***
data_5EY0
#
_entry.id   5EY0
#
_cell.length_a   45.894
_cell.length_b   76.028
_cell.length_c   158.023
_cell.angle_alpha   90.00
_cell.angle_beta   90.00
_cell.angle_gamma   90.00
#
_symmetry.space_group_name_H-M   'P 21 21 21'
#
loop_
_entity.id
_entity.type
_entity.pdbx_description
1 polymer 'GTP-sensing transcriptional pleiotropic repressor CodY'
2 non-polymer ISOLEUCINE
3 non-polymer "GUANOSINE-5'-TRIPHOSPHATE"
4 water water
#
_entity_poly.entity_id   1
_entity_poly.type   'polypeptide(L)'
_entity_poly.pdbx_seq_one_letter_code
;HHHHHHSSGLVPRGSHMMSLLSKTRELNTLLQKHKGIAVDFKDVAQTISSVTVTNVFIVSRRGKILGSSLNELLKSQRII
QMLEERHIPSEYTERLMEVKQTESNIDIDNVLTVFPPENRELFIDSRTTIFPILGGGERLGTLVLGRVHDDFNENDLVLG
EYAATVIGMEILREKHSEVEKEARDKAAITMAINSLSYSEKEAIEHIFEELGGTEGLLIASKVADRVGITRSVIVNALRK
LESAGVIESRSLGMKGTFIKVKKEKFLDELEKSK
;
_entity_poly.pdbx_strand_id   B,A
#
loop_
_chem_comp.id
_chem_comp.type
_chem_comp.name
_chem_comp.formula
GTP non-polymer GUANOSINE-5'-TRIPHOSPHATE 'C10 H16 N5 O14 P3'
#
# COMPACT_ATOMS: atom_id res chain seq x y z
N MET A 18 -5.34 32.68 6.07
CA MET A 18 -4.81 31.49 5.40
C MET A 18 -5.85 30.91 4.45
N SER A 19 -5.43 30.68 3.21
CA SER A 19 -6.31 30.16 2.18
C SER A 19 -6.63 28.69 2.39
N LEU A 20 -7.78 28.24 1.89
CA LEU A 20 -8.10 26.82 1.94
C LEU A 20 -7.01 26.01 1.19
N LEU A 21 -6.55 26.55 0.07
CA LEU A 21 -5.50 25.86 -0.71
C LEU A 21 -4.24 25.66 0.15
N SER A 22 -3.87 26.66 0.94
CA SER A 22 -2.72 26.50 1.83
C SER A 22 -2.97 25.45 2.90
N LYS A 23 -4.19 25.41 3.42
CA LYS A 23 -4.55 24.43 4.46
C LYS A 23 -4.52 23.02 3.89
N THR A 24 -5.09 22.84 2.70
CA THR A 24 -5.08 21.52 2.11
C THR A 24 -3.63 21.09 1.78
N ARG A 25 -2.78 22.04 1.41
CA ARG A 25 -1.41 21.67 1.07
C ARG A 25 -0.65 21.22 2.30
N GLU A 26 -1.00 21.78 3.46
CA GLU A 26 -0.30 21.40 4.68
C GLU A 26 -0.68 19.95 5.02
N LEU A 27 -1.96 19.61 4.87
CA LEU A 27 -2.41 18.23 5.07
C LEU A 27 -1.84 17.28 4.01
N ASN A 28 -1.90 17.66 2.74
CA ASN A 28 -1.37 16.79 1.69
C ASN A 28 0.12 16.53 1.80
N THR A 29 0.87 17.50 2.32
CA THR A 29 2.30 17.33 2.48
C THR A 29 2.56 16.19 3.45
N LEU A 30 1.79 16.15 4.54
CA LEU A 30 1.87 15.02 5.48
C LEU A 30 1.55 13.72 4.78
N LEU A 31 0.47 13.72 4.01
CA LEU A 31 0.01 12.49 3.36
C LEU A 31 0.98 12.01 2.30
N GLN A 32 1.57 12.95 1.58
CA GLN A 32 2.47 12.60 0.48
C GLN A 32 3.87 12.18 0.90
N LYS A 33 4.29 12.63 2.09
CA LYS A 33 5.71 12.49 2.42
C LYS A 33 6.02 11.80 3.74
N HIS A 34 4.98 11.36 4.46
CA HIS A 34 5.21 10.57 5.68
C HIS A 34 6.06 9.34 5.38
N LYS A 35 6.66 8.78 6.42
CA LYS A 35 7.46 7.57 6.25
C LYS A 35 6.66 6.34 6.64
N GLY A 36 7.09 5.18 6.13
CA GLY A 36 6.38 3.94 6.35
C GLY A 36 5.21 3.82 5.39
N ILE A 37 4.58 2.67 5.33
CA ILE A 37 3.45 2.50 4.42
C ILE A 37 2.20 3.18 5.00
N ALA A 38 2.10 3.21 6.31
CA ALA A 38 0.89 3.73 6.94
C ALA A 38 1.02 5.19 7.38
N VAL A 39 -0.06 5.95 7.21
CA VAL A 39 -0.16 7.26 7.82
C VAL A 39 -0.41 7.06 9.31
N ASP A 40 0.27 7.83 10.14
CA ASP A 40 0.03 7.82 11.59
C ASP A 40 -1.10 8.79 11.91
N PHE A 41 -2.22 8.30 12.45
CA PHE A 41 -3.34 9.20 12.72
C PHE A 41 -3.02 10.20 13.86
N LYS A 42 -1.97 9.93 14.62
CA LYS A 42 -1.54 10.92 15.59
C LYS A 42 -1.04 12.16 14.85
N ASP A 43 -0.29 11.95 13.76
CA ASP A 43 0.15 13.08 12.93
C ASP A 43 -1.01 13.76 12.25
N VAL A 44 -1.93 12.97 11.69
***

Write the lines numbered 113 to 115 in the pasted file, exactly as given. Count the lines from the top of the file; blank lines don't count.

N LYS A 42 -1.97 9.93 14.62
CA LYS A 42 -1.54 10.92 15.59
C LYS A 42 -1.04 12.16 14.85